On 7 October 2022, the AfCFTA Secretariat launched the AfCFTA Guided Trade Initiative in Accra, marking the commencement of trade under the Agreement for eight (8) participating countries: Cameroon, Egypt, Ghana, Kenya, Mauritius, Rwanda, Tanzania and Tunisia, representing the five regions of Africa.
The 18th Ordinary Session of the Assembly of Heads of State and Government of the African Union, held in Addis Ababa, Ethiopia in January 2012, adopted a decision to establish a Continental Free Trade Area by an indicative date of 2017. This deadline was, however, not met. The Summit also endorsed the Action Plan on Boosting Intra-Africa Trade (BIAT) which identifies seven priority action clusters: trade policy, trade facilitation, productive capacity, trade related infrastructure, trade finance, trade information, and factor market integration. See tralac’s e-booklet on the AfCFTA here.
pdf AfCFTA: a tralac guide | 9th edition, October 2022 (2.74 MB)
pdf tralac AfCFTA Frequently Asked Questions (FAQs) | October 2022 (578 KB)
pdf AfCFTA: a tralac guide | 9th edition (FR Version) (4.92 MB)
The AfCFTA will bring together all 55 member states of the African Union covering a market of more than 1.2 billion people, including a growing middle class, and a combined gross domestic product (GDP) of more than US$3.4 trillion. In terms of numbers of participating countries, the AfCFTA will be the world’s largest free trade area since the formation of the World Trade Organisation. Estimates from the Economic Commission for Africa (UNECA) suggest that the AfCFTA has the potential both to boost intra-African trade by 52.3 percent by eliminating import duties, and to double this trade if non-tariff barriers are also reduced.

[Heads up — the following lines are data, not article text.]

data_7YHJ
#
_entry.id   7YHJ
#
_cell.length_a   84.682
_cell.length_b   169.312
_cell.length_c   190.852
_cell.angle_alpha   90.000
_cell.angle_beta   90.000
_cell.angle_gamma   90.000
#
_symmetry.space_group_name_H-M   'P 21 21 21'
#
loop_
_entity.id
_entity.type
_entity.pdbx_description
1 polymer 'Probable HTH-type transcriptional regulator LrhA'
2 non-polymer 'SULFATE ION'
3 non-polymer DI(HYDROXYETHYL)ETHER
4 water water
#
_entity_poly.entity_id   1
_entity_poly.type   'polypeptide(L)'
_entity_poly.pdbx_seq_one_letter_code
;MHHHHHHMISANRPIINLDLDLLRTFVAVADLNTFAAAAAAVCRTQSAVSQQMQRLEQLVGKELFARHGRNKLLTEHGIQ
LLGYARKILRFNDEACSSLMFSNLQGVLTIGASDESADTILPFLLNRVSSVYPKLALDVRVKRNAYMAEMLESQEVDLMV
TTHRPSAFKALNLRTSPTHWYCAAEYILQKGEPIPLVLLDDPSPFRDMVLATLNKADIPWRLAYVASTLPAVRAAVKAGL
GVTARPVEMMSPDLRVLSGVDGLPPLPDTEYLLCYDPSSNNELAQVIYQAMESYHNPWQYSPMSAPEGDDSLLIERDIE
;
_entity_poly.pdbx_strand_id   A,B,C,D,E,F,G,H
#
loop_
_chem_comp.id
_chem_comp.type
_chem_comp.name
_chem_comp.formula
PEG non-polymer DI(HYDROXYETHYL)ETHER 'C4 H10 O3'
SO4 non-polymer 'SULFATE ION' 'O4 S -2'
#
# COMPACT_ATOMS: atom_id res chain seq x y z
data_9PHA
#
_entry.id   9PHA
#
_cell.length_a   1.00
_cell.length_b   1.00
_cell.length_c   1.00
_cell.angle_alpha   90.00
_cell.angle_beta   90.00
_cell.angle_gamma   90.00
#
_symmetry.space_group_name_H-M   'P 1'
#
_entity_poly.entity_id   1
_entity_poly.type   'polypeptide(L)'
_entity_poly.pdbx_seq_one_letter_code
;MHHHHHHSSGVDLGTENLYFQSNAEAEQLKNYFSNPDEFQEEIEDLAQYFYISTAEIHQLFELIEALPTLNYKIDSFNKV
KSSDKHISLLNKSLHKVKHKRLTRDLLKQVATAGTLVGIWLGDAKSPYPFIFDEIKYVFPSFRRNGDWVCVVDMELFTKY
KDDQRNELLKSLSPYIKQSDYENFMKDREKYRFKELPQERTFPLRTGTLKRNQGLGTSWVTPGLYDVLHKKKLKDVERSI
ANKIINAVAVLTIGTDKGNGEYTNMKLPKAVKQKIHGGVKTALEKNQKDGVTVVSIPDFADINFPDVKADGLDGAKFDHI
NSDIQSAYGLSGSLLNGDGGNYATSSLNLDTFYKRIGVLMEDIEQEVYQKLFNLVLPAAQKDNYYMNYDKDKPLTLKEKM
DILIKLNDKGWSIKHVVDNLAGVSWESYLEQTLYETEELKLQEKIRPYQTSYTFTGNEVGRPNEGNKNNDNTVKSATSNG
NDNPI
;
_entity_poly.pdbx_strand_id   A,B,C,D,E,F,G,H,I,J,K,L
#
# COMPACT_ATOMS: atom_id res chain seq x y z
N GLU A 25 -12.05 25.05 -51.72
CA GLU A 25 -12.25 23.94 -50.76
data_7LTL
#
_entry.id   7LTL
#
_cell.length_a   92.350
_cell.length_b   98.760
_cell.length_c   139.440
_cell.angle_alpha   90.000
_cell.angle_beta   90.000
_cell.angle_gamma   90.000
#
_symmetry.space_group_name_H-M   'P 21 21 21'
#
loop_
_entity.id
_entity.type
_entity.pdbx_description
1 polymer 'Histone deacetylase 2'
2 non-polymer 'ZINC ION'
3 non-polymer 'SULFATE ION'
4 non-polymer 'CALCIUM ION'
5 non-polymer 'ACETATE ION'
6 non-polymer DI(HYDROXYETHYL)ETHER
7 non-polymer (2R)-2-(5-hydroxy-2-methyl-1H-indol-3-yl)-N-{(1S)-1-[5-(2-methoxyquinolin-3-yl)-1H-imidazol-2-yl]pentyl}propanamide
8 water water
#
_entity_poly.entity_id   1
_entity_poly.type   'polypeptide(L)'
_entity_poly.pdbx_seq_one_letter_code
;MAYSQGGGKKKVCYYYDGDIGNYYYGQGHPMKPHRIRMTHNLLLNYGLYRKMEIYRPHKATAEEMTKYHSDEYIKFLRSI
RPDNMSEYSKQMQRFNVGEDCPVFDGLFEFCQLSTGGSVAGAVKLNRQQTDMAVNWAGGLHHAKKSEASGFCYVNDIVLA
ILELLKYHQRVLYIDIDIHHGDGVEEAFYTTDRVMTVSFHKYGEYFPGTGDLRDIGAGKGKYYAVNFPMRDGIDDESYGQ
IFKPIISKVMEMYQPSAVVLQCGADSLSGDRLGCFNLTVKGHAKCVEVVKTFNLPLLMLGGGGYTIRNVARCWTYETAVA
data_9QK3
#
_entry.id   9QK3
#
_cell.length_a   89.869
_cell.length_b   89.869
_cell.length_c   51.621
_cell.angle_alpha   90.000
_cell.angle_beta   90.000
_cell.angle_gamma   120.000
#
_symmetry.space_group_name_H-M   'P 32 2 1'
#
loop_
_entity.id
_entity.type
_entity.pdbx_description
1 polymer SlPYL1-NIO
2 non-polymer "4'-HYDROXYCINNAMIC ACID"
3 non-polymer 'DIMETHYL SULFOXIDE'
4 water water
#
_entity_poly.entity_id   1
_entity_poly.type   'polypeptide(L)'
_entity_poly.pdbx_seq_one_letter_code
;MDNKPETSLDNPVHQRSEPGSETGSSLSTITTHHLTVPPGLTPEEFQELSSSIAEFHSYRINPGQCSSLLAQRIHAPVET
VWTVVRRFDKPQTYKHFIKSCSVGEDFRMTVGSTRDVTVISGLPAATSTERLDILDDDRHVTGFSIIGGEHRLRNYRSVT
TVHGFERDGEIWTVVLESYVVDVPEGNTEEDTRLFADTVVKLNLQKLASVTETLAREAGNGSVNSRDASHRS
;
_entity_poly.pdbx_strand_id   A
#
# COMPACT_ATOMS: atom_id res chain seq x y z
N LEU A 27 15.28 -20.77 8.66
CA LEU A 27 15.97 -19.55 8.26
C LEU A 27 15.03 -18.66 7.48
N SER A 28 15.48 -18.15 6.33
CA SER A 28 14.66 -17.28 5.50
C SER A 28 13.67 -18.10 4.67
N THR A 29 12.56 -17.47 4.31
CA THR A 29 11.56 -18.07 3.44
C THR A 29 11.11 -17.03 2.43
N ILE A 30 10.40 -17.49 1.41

The main objectives of the AfCFTA are to create a single continental market for goods and services, with free movement of business persons and investments, and thus pave the way for accelerating the establishment of the Customs Union. It will also expand intra-African trade through better harmonisation and coordination of trade liberalisation and facilitation and instruments across the RECs and across Africa in general. The AfCFTA is also expected to enhance competitiveness at the industry and enterprise level through exploitation of opportunities for scale production, continental market access and better reallocation of resources.